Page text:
Rogue River Salmon
This week I travel into a remote section of Oregon noted for amazing scenery along a wild and scenic river that’s home to big fish; a recipe for a spectacular trip into Oregon’s Rogue River County.
Our small party included my videographer, Jeff Kastner, plus my lifelong partner, Christine McOmie. We were enjoying a “slice of heaven on earth” touring the river with Denny Hughson leading the way toward just the right place to set anchor and intercept Spring Chinook salmon.
As we gazed up to towering black basalt canyon walls, it was hard to imagine anyone scratching out a living in such terrible terrain, but they did and Hughson still does – he’s one of a handful of guides who can lay claim to guiding on the Rogue River for nearly half a century. Fishing for trout, salmon and steelhead has been a popular Rogue River pastime for more than a century and began as soon as young men dared to row wooden boats down the river’s rapids.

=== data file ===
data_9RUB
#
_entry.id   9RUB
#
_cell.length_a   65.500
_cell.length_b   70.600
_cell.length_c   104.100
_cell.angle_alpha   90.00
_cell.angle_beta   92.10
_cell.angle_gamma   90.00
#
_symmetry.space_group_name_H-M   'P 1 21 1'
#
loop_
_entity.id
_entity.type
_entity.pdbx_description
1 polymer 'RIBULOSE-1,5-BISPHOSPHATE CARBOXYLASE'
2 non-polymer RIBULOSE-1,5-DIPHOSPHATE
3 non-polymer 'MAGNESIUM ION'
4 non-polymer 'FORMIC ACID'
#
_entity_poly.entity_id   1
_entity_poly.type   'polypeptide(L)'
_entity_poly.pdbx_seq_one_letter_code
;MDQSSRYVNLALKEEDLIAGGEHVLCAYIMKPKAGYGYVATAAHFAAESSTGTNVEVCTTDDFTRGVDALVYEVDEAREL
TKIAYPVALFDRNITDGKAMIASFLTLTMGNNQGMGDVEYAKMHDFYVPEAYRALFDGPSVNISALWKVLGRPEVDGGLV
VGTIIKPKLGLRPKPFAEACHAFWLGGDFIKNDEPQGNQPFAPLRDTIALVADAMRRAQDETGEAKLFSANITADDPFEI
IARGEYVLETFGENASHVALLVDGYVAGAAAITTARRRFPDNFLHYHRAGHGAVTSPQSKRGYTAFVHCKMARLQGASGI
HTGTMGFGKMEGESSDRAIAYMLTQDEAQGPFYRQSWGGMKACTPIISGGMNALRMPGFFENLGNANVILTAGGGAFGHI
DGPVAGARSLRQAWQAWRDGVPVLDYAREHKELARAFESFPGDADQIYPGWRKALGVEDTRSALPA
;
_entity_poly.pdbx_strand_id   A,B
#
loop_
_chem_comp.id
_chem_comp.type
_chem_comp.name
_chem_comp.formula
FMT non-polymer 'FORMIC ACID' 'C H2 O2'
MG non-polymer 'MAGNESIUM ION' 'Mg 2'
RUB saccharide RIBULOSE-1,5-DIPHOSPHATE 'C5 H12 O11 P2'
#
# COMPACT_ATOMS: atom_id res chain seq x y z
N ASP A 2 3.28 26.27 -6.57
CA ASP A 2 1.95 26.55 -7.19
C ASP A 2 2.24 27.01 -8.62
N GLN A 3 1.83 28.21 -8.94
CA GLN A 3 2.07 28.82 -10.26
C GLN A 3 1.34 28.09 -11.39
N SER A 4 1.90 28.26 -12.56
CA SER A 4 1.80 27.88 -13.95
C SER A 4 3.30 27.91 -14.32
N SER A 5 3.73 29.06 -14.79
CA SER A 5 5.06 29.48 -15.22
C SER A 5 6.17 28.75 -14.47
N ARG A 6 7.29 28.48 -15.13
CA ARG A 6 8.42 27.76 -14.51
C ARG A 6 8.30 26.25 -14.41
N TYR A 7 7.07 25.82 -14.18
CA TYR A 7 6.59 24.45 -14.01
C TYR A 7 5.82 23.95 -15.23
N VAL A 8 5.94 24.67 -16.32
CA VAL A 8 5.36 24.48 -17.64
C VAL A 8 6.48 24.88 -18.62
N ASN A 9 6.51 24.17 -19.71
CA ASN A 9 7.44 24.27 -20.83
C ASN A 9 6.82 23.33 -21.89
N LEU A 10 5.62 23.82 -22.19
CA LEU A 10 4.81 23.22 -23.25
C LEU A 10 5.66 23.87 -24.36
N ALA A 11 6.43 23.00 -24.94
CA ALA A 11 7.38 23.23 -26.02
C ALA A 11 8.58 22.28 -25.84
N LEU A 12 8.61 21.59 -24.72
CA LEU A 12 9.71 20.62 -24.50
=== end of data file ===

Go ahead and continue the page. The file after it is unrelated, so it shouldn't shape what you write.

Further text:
The Rogue River’s Spring Chinook run continues to draw anglers from across the country too. Oregon Department of Fish and Wildlife Biologist, Todd Confer, explained that Rogue River wild or native spring Chinook are protected and anglers are not allowed to keep them, while anglers are allowed to keep up to two hatchery salmon.
Editor’s Note: Grant’s Getaways is a production of Travel Oregon brought to you in association with Oregon State Parks, Oregon Dept. of Fish & Wildlife and Oregon State Marine Board. Episodes air Fridays and Saturdays on KGW Newschannel 8 and Saturdays on Northwest Cable News Network.
About the Author: Grant McOmie
Grant McOmie is a Pacific Northwest broadcast journalist, teacher and author who writes and produces stories and special programs about the people, places, outdoor activities and environmental issues of the Pacific Northwest. A fifth generation Oregon native, Grant’s roots run deepest in the central Oregon region near Prineville and Redmond where his family continues to live.
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In this Grant’s Getaway
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